Hawaii Trip, Day 9: Hanauma Bay Snorkeling, Waikiki Night

Hanauma Bay is the defacto spot for snorkeling on Oahu. It is a designated nature preserve, and is nestled in a volcanic crater on the southeast coast. It is an incredibly popular tourist destination, and as a result is always extremely crowded. As a result, there is unfortunately a lot of misuse and damage done to the coral by the millions of people that visit each year. When you first arrive, you are froced to watch a short video describing the bay and outlining a number of things you shouldn’t do – such as standing on the coral, feeding the fish, etc. The video was really cheesy, but informative – with most of the information conveyed in song (“I’m a fish and live in the sea – please don’t feed me”). Having grown up in Florida, and with what I feel to be a pretty good respect for the water and marine life, this was all old news to me, but it amazed me how many people still ignored the video and what it said. Continue reading Hawaii Trip, Day 9: Hanauma Bay Snorkeling, Waikiki Night

Hawaii Trip, Day 8: Ridge Hike, Lost Musings, and Pearl Harbor

Today everyone went on the Olomai Ridges Hike, which goes along a ridge between the mountains and the west coast. My legs were killing me from days of nonstop hiking (so it seemed to me), plus I wanted to just relax on the beach – I needed a one day vacation from my vacation! So the other guys, along with Daniel’s dad (who took they day off from work), went on the hike. The hike itself goes to three “peaks” along the ridge, and is very challenging. The first peak is the tallest of the three, but also the easiest to reach. The second and third are much more difficult, and there are many stories of people falling to their death while attempting it (seriously, apparently someone died the day before they went). They ended up doing just the first peak, and they had a lot of fun, and got some really great pictures. Continue reading Hawaii Trip, Day 8: Ridge Hike, Lost Musings, and Pearl Harbor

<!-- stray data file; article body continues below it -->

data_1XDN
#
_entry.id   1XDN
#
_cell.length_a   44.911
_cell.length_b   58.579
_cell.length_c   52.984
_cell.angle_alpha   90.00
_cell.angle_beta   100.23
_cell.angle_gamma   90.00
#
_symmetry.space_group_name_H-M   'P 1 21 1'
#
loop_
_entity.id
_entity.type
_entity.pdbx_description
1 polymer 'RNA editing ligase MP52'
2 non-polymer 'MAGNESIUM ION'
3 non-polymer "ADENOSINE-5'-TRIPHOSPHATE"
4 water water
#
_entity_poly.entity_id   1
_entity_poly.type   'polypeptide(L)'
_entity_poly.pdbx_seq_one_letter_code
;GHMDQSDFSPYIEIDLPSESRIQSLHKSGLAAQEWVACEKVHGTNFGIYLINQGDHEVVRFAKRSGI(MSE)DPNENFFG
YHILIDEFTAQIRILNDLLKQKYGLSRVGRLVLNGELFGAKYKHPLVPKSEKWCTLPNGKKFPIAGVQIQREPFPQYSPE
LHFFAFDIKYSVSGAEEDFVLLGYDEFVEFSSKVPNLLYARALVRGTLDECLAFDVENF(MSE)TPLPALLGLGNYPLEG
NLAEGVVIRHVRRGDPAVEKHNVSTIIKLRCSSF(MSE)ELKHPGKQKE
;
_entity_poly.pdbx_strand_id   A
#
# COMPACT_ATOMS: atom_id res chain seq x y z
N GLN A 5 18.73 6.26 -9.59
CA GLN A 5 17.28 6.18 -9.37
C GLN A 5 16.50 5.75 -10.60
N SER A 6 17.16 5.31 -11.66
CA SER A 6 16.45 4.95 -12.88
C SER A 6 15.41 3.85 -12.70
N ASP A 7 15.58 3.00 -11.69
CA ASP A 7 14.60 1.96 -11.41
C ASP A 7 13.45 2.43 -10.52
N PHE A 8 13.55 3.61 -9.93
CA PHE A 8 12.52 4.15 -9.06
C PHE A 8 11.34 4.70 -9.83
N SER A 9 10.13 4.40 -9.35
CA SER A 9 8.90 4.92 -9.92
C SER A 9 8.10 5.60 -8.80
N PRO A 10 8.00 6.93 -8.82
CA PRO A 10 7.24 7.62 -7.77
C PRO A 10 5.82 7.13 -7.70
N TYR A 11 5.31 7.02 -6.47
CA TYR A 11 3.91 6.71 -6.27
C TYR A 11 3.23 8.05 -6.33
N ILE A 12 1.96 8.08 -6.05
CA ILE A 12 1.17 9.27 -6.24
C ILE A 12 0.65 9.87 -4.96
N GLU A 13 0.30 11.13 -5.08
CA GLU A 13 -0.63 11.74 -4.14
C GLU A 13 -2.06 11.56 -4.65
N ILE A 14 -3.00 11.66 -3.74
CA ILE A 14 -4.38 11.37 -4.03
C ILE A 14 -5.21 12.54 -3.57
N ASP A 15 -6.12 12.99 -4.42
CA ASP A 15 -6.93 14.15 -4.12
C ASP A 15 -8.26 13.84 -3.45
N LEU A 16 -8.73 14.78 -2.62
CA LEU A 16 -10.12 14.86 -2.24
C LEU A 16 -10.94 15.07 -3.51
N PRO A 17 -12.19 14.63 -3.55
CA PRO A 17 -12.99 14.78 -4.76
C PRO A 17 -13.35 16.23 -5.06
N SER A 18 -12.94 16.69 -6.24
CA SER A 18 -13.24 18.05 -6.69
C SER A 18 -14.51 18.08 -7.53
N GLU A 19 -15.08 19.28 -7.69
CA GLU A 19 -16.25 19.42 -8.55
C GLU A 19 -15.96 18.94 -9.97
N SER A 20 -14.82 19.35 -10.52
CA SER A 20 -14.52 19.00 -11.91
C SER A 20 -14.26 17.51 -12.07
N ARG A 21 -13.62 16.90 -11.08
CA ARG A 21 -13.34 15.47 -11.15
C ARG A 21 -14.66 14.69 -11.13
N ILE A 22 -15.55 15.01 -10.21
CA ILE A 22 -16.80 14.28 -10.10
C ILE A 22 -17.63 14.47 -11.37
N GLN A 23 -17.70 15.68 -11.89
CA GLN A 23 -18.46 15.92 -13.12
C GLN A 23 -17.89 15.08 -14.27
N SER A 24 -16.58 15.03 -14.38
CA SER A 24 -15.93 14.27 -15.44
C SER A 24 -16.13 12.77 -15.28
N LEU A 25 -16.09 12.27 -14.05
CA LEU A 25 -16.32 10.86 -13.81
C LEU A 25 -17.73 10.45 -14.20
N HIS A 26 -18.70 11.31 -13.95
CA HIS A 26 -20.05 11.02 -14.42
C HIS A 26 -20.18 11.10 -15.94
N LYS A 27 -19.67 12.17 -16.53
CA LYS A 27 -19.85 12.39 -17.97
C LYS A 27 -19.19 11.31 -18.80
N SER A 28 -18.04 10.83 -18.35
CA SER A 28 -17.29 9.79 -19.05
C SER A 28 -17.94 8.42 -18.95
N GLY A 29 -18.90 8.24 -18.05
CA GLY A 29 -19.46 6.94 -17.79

Hawaii Trip, Day 7: Rock Jumping at Waimea and Dole Plantation

For another excursion to the North Shore, we stopped at famous Waimea beach for some quality beach time. There is a large rock pillar thing that juts out from the beach into the water, and is a popular place for people to climb up and jump into the waves below. So of course everyone had to do that. I didn’t do it myself, but I had to get pictures and video of the others. On our way back south again from the North Shore, we stopped by the Dole Plantation, which is basically a tourist center for all things pineapple. Even though there are no longer pineapples grown on the island (Dole pulled out in the last few years and moved most of the growing to the Philippines), there is still this tourist spot to celebrate the now-former pineapple business in Hawaii. For the most part I would say it is a tourist trap, with overpriced souvenirs, a train ride through some staged pineapple fields (or something) and a huge garden maze in the shape of a pineapple. But since you will likely find yourself driving near the plantation (it is right off Kamehamea Hwy heading south from the north shore) , I suggest stopping at least once and getting “Dole Whip” – a pineapple soft-serve frozen dessert, that when covered in crushed pineapple, is sooo delicious after a day of hiking (or even lounging on the beach).

Hawaii Trip, Day 7: Rock Jumping at Waimea and Dole Plantation